George Floyd’s death disgusted America.
Not just Black America. White America was appalled, surprised, and aghast to see Minneapolis police officer Derek Chauvin strangle 46-year-old Floyd on bended knee in broad, open daylight.
How could this happen in 2020?
Still, after weeks of peaceful protests and violent riots, Black bodies are still hunted. And killed. On June 12, Rayshard Brooks was fatally shot in the back by Atlanta police officers as he tried to run away from them.
Even in Philadelphia there are those who still don’t think Black lives matter. Writ-server supervisor at Philadelphia Family Court, Michael Henkel, was fired from his job after a video of Henkel tearing down Black Lives Matter signs at Columbus Square at 12th and Reed went viral. “Black lives matter,” a woman is heard yelling at him. “Not to me,” Henkel yelled back.
Black people aren’t responsible for this hate. It has been normalized through decades of systemic racism fueled by white America’s belief that Black people — no matter where they are from — are inferior. We live with this reality every day. It manifests in a big way as police brutality.
But microaggressions are also ever present. For example, Band-Aid just introduced a collection of bandages that match Black skin. It only took Band-Aid 100 years.
Even the newspaper industry has been debating whether the “b” in Black people deserves a capital B. This debate has been going on for decades. And it’s only been now that the L.A. Times, BuzzFeed, NBC News, MSNBC, the Associated Press and this newspaper made the capital B in Black standard, and recognize that Black is deserving of a capital letter.
Band-Aids, capital letters: They may seem minor, especially while we still mourn the deaths of Floyd, Brooks, and others. But they are more connected than you might think.
“The Black experience in America is one of traumatic invalidation,” said Stephanie Mattei, a psychologist and associate professor at La Salle University, who is white. “The Black experience is invalidated time and time again. Outside of the Black community, the rest of society doesn’t acknowledge their feelings or thoughts. How can you get over a trauma without acknowledging it is a trauma?” said Mattei, who described traumatic invalidation in Black Americans as like PTSD that has gone untreated.
We can’t undo 400 years of inequality overnight, a few weeks, a couple of months, or several years. But we have to start somewhere. And that somewhere should be with ourselves. We have to identify what makes us angry, what makes us uncomfortable, and sit in it. It’s time we unlearn ideas about Black people that are a part of the American psyche and keep systemic racism alive and kicking. Some think they are fair and just statements. They are not. Some think they are harmless. But they do cause harm.
Racism is not a fixed category, nor is it an identity, said Ibram X. Kendi, historian and author of the New York Times bestseller, How to be an Antiracist. In a TedX interview last week, Kendi explained that “racist” is a descriptive term: It describes what a person is saying or doing in a given moment. According to Kendi, to be truly antiracist is to believe there is nothing wrong with a specific group of people. An antiracist is someone who is willing to admit when they are being racist and willing to recognize the inequities and problems in our society. “The heartbeat of racism is denial. The heartbeat of antiracism is confession,” Kendi said.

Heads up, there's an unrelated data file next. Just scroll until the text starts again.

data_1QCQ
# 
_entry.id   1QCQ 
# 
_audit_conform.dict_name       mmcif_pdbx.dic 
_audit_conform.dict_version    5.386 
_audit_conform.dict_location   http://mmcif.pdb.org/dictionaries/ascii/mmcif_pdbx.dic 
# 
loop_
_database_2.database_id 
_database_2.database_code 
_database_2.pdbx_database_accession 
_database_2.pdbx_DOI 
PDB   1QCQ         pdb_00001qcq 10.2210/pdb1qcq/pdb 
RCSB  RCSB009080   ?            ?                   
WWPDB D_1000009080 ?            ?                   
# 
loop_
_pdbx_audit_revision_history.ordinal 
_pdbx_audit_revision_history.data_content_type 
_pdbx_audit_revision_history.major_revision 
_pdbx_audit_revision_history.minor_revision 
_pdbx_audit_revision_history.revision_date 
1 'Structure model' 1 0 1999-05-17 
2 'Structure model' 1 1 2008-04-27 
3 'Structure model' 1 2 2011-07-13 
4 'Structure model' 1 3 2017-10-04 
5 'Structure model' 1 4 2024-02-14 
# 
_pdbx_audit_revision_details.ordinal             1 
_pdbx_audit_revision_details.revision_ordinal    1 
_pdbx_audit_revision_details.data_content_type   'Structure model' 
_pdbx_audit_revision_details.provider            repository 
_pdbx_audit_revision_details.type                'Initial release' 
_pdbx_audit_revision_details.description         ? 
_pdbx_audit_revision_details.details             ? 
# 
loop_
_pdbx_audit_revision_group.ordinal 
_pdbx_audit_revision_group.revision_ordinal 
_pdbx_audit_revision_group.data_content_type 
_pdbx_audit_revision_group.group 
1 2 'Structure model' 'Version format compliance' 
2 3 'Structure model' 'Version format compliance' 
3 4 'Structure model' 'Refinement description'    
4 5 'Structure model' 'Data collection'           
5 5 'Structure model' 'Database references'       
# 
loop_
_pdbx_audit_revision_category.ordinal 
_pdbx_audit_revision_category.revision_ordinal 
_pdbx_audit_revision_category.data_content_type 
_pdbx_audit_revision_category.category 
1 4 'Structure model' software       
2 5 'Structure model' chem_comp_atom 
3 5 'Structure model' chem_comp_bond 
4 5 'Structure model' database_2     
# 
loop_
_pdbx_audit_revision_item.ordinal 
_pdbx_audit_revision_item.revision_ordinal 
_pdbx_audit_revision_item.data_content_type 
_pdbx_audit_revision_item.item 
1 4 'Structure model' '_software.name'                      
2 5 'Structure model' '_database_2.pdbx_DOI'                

Yes, enslaved people were freed in 1865. And Black people have achieved a lot, even the U.S. presidency. But the trauma Black people suffered collectively during the antebellum era can still be felt today. “That pain has never been validated,” Mattei said. Black people have been charged with healing themselves and cleaning up a mess they didn’t make. “That’s a tall order,” Mattei said. “It’s impossible to heal when you’ve been invalidated every step of the way.”
Saying that you don’t see color is another way to invalidate the Black experience, said the Rev. Marshall Mitchell, pastor of Salem Baptist Church. Mitchell went on: “When Black people tell you something, listen. If Black people have established capital in other parts of your life and they speak up to tell you something, give them an audience and not default to them overreacting or being emotional.” This will require a certain level of vulnerability, he said. “We have to unlearn defensiveness. We don’t know everything and we have to be willing to admit what we don’t know.”
There is always rage and sadness when Black people are victims of violent crime. But the truth remains: According to the nonprofit Mapping Police Violence, Black Americans are three times more likely to die at the hands of police than white people. And it’s not because Black people are more violent; it’s because white people fear Black people. We aren’t criminals, we are whole people. But because America has this desire to punish, to be punitive, Mitchell said, it becomes easier to punish Black people because America doesn’t see humanity in us. This is why we continue to see stories about police officers killing Black men for small, nonviolent offenses, like selling loose cigarettes.
Black history is American history, said Hilary Beard, a Philadelphia-based speaker and author of Promises Kept: Raising Black Boys to Succeed in School and in Life. But it is not how we learn the history of this country in school. Beard lists a litany of important moments of Black American history from Crispus Attucks, the first person killed in the Revolutionary War, to Garret Morgan, who invented the traffic light. “We have been present and active participants in every facet of this country,” Beard said. American history is littered with the destruction of Black businesses by groups of angry white people, from Philadelphia’s Lombard Street Riots in 1842 to the Tulsa Race Massacre in 1920.